Biden Designates Two New National Monuments, Including One Honoring Emmett Till

Emmett Till
FILE - This undated photo shows Emmett Louis Till, who was kidnapped, tortured and killed in the Mississippi Delta in August 1955 after witnesses claimed he whistled at a white woman working in a store. A cousin of Till filed a federal lawsuit on Feb. 7, 2023, seeking to compel the current Leflore County, Miss., sheriff, Ricky Banks, to serve an arrest warrant on Carolyn Bryant in the kidnapping that led to the brutal lynching of Till. She has since remarried and is named Carolyn Bryant Donham. In April 2023, Banks responded to the lawsuit by saying the arrest warrant is moot because a Mississippi grand jury declined to indict Donham in 2022; he also asked a judge to dismiss the suit. (AP Photo/File)

President Biden on Monday designated two new national monuments, including one honoring Emmett Till, the 14-year-old Black boy who was lynched in Mississippi in 1955.

The new Emmett Till National Monument will be located in Tallahatchie County, Mississippi, near where Till was abducted and killed. The monument will include the site of Till’s home, the bridge where he was abducted, and the Tallahatchie River where his body was found.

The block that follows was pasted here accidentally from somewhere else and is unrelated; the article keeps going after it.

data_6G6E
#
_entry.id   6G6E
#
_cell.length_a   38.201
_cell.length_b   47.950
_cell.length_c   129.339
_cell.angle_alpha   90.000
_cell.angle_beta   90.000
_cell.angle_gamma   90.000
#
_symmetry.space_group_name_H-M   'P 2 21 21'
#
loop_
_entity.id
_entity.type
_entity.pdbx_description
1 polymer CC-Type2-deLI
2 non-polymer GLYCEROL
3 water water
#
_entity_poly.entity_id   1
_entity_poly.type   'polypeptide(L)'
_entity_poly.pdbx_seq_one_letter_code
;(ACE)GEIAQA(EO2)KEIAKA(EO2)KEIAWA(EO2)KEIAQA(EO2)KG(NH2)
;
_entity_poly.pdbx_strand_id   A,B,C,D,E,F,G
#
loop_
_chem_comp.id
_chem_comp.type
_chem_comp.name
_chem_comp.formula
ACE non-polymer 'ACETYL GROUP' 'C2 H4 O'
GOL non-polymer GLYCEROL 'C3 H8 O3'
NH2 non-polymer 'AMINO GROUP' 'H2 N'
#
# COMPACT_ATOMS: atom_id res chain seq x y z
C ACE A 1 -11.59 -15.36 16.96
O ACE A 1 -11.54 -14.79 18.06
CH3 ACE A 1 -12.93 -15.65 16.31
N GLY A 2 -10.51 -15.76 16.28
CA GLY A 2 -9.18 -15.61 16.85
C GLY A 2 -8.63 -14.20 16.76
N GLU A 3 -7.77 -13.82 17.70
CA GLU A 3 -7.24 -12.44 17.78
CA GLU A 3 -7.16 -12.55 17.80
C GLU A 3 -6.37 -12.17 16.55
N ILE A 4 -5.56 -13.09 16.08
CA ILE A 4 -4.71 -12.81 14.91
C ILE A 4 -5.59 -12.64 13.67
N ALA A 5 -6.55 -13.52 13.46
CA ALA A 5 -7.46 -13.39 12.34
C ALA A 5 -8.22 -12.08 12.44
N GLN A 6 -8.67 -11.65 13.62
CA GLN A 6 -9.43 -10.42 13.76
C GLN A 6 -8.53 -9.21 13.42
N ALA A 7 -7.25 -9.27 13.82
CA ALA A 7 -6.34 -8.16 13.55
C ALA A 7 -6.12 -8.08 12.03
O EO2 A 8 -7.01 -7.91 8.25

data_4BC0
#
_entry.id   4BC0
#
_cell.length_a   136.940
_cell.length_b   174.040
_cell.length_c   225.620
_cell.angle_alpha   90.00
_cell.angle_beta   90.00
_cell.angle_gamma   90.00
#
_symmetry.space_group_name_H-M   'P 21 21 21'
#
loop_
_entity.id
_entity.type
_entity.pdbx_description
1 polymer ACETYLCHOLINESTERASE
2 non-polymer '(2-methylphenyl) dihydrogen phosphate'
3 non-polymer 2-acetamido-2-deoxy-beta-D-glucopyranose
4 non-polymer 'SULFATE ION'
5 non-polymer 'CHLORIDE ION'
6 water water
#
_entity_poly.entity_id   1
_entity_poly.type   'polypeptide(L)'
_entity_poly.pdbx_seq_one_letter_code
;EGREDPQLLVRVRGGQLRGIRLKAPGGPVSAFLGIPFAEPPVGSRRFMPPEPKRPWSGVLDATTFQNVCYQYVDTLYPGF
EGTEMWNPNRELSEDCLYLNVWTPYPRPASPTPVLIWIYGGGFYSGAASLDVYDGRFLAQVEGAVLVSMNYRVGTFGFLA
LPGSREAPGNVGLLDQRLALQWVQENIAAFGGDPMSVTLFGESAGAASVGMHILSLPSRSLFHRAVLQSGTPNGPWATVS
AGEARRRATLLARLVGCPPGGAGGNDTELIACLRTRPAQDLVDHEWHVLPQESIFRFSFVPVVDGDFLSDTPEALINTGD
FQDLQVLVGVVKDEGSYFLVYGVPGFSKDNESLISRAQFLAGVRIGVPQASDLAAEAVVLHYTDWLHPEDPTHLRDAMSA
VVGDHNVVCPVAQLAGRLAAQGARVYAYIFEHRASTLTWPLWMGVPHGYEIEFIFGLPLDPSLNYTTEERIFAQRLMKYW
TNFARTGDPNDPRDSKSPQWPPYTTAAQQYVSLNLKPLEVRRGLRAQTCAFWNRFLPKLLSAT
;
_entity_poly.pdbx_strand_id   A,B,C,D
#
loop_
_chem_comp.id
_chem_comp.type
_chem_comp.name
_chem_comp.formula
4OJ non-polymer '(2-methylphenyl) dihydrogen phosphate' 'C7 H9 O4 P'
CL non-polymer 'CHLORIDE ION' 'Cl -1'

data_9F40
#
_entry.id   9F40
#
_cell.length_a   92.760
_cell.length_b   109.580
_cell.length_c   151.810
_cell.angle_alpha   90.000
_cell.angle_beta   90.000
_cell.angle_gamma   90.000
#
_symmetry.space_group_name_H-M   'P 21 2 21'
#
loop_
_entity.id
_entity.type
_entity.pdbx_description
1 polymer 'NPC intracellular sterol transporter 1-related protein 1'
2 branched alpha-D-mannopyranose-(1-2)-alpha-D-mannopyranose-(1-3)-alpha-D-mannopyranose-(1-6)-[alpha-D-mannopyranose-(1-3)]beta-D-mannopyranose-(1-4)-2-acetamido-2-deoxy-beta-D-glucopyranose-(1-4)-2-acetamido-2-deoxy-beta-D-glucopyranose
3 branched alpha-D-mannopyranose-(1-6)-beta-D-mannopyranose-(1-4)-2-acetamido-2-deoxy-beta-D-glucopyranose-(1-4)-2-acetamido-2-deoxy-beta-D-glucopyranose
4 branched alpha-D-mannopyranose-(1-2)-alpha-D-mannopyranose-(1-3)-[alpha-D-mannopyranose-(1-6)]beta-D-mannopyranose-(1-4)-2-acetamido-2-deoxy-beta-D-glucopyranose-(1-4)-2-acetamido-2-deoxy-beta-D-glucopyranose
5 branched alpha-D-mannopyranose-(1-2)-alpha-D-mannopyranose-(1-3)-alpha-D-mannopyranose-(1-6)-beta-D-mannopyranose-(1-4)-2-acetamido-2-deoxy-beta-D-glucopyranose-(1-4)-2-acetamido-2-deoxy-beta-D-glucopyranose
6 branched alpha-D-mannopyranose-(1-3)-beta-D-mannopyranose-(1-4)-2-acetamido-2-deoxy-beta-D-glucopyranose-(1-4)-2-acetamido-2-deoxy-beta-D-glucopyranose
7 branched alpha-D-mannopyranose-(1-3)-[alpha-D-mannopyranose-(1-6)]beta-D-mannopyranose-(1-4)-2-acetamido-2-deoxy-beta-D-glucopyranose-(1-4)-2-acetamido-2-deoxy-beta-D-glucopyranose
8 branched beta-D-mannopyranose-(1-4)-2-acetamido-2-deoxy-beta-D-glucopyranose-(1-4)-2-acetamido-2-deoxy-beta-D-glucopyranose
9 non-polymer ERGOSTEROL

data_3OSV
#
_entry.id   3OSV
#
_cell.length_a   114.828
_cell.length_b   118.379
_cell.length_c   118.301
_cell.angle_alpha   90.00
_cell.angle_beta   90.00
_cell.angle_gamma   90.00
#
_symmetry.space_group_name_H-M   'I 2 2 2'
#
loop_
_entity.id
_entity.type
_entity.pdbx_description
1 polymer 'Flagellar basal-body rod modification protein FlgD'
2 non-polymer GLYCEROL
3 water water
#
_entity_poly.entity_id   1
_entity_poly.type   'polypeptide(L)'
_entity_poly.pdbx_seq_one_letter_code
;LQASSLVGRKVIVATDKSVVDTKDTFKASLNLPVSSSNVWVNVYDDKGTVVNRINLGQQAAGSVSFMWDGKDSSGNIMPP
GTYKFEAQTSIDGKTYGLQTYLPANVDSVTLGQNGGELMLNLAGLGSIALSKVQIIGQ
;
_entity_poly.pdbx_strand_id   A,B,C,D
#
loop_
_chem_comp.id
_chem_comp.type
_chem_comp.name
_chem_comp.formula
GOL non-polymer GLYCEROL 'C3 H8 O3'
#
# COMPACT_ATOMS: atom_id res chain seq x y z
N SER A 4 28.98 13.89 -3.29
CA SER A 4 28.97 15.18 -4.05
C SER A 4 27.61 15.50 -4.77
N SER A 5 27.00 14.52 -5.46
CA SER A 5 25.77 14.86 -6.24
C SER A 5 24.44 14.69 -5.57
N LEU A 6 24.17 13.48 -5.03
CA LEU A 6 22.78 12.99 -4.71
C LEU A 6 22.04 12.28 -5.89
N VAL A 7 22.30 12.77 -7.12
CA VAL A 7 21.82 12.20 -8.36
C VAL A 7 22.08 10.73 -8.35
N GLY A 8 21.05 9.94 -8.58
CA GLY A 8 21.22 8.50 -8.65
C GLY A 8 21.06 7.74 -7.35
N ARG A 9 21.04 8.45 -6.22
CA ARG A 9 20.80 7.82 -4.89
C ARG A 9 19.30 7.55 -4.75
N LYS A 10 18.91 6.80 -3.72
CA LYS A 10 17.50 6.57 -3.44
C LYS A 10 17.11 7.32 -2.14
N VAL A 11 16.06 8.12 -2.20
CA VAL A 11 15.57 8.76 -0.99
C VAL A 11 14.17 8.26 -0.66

The other new national monument is the Avi Kwa Ame National Monument, which is located in the southern tip of Nevada. The monument spans 506,814 acres and is home to Spirit Mountain, a 5,963-foot peak that has spiritual or cultural significance to many Indigenous groups.

The designation of the two new national monuments is a significant step in honoring the legacies of Emmett Till and the Indigenous people of Nevada. The monuments will help to preserve these important places and tell their stories to future generations.

Here are some additional details about the two new national monuments:

  • Emmett Till National Monument:

The monument will be managed by the National Park Service. It will include a visitor center, educational exhibits, and hiking trails.

  • Avi Kwa Ame National Monument:

The monument will be managed by the Bureau of Land Management. It will include a number of hiking trails and opportunities for camping, fishing, and hunting.

The designation of the two new national monuments was met with praise from civil rights groups and Native American organizations. They said that the monuments would help to ensure that the legacies of Emmett Till and the Indigenous people of Nevada are never forgotten.

President Biden’s decision to designate the two new national monuments is a significant step in honoring the legacies of Emmett Till and the Indigenous people of Nevada. The monuments will help to preserve these important places and tell their stories to future generations.